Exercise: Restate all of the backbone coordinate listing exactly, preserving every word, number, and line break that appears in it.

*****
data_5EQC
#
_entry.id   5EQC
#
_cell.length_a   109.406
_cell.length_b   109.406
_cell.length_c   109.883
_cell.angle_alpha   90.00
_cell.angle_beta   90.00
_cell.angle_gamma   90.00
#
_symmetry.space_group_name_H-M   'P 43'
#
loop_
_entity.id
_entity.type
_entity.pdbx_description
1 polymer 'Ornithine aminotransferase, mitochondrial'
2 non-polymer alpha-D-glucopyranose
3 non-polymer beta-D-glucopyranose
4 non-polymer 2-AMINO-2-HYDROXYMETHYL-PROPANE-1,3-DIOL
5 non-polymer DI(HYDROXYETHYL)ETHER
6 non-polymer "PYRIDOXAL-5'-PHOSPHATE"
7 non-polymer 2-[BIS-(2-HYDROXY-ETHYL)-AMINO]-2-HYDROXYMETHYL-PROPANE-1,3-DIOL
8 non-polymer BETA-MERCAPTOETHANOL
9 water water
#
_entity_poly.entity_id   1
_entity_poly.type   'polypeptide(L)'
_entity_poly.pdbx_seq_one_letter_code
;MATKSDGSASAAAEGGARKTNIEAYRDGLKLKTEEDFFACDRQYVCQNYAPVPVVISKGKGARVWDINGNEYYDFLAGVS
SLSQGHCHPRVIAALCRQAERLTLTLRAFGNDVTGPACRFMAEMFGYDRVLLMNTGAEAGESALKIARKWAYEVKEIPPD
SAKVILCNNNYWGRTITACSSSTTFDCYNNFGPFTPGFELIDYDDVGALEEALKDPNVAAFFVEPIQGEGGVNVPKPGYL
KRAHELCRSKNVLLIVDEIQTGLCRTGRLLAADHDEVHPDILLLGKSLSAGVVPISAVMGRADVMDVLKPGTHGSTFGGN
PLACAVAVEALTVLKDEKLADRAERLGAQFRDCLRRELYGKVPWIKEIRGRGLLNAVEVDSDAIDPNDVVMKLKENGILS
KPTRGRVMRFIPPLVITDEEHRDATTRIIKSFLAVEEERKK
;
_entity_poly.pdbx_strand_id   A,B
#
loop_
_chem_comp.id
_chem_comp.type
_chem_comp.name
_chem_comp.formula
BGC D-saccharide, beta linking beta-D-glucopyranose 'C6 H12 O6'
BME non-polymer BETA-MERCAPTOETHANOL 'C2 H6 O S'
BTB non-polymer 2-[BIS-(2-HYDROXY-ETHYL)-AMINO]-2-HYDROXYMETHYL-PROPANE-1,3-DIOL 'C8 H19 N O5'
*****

data_5EQC
#
_entry.id   5EQC
#
_cell.length_a   109.406
_cell.length_b   109.406
_cell.length_c   109.883
_cell.angle_alpha   90.00
_cell.angle_beta   90.00
_cell.angle_gamma   90.00
#
_symmetry.space_group_name_H-M   'P 43'
#
loop_
_entity.id
_entity.type
_entity.pdbx_description
1 polymer 'Ornithine aminotransferase, mitochondrial'
2 non-polymer alpha-D-glucopyranose
3 non-polymer beta-D-glucopyranose
4 non-polymer 2-AMINO-2-HYDROXYMETHYL-PROPANE-1,3-DIOL
5 non-polymer DI(HYDROXYETHYL)ETHER
6 non-polymer "PYRIDOXAL-5'-PHOSPHATE"
7 non-polymer 2-[BIS-(2-HYDROXY-ETHYL)-AMINO]-2-HYDROXYMETHYL-PROPANE-1,3-DIOL
8 non-polymer BETA-MERCAPTOETHANOL
9 water water
#
_entity_poly.entity_id   1
_entity_poly.type   'polypeptide(L)'
_entity_poly.pdbx_seq_one_letter_code
;MATKSDGSASAAAEGGARKTNIEAYRDGLKLKTEEDFFACDRQYVCQNYAPVPVVISKGKGARVWDINGNEYYDFLAGVS
SLSQGHCHPRVIAALCRQAERLTLTLRAFGNDVTGPACRFMAEMFGYDRVLLMNTGAEAGESALKIARKWAYEVKEIPPD
SAKVILCNNNYWGRTITACSSSTTFDCYNNFGPFTPGFELIDYDDVGALEEALKDPNVAAFFVEPIQGEGGVNVPKPGYL
KRAHELCRSKNVLLIVDEIQTGLCRTGRLLAADHDEVHPDILLLGKSLSAGVVPISAVMGRADVMDVLKPGTHGSTFGGN
PLACAVAVEALTVLKDEKLADRAERLGAQFRDCLRRELYGKVPWIKEIRGRGLLNAVEVDSDAIDPNDVVMKLKENGILS
KPTRGRVMRFIPPLVITDEEHRDATTRIIKSFLAVEEERKK
;
_entity_poly.pdbx_strand_id   A,B
#
loop_
_chem_comp.id
_chem_comp.type
_chem_comp.name
_chem_comp.formula
BGC D-saccharide, beta linking beta-D-glucopyranose 'C6 H12 O6'
BME non-polymer BETA-MERCAPTOETHANOL 'C2 H6 O S'
BTB non-polymer 2-[BIS-(2-HYDROXY-ETHYL)-AMINO]-2-HYDROXYMETHYL-PROPANE-1,3-DIOL 'C8 H19 N O5'